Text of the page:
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Five Most Common Misconceptions About Property & Divorce
If you are considering a divorce, you may be surprised by these common misconceptions. Please take a moment to review them.
Myth One: "I will get a greater share of property if my spouse is guilty of adultery or other misbehavior that constitutes grounds for divorce."
Reality: The Illinois Marriage and Dissolution of Marriage Act (IMDMA) provides for division of property without regard to marital fault. Illinois still retains 12 grounds for divorce, however, the most recent and most often-used is "irreconcilable differences." The statute requires a showing that irreconcilable differences have caused the irretrievable breakdown of the marriage, that efforts at reconciliation have filed, or that future attempts at reconciliation would be impracticable and not in the best interest of the family. The parties must have lived separate and apart continuously for more than two years, though that period can be reduced to six months upon written stipulations of both parties.
Myth Two: "The IMDMA requires courts to divide marital property 50-50."
Reality: The IMDMA does not require an equal division of marital property; it requires a just division. Courts often award the economically disadvantaged spouse a greater share of the marital estate.
Myth Three: "The marital estate should not be valued when the parties separated or when the petition for dissolution was filed."
Reality: The value of the marital property is typically measured on the date of trial, not at the time of physical separation or when the petition for dissolution was filed.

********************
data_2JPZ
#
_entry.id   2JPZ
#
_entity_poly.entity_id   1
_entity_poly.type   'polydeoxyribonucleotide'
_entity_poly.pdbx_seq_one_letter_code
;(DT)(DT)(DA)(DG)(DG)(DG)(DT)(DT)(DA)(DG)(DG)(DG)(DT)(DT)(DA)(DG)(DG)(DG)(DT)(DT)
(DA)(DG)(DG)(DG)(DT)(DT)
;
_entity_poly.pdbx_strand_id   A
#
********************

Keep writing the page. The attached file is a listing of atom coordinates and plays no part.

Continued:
Myth Four: "The stock is my name, so I'll get it in the divorce."
Reality: As previously stated, the court divides the marital assets in just proportions upon dissolution without regard to which spouse holds title, unless the property is classified as non-marital.
Myth Five: "My spouse inherited property during the marriage in his/her name alone. I will be entitled to my share of it when we divorce."
Reality: Section 503(a) of the IMDMA identifies and awards non-marital property to the party owning it as long as it has not been transferred into co-ownership with the spouse. Inherited property owned individually is not marital property, so you may not be entitled to inherited property.
Extracted from "The Real Estate Lawyer's Divorce Primer (and the Divorce Lawyer's Guide to Real Estate," by Margaret A. Bennett, Illinois Bar Journal, 1998
1) In Re Marriage of Rogers, 85 Ill 2d 217, 422 NE2d 635 (1981).
Spouses can file for a no-fault divorce in Illinois, as long as they have lived separate and apart for at least two years and state that irreconcilable differences ended their marriage. This two-year separation period may be waived "upon written stipulation of both spouses, filed with the court."
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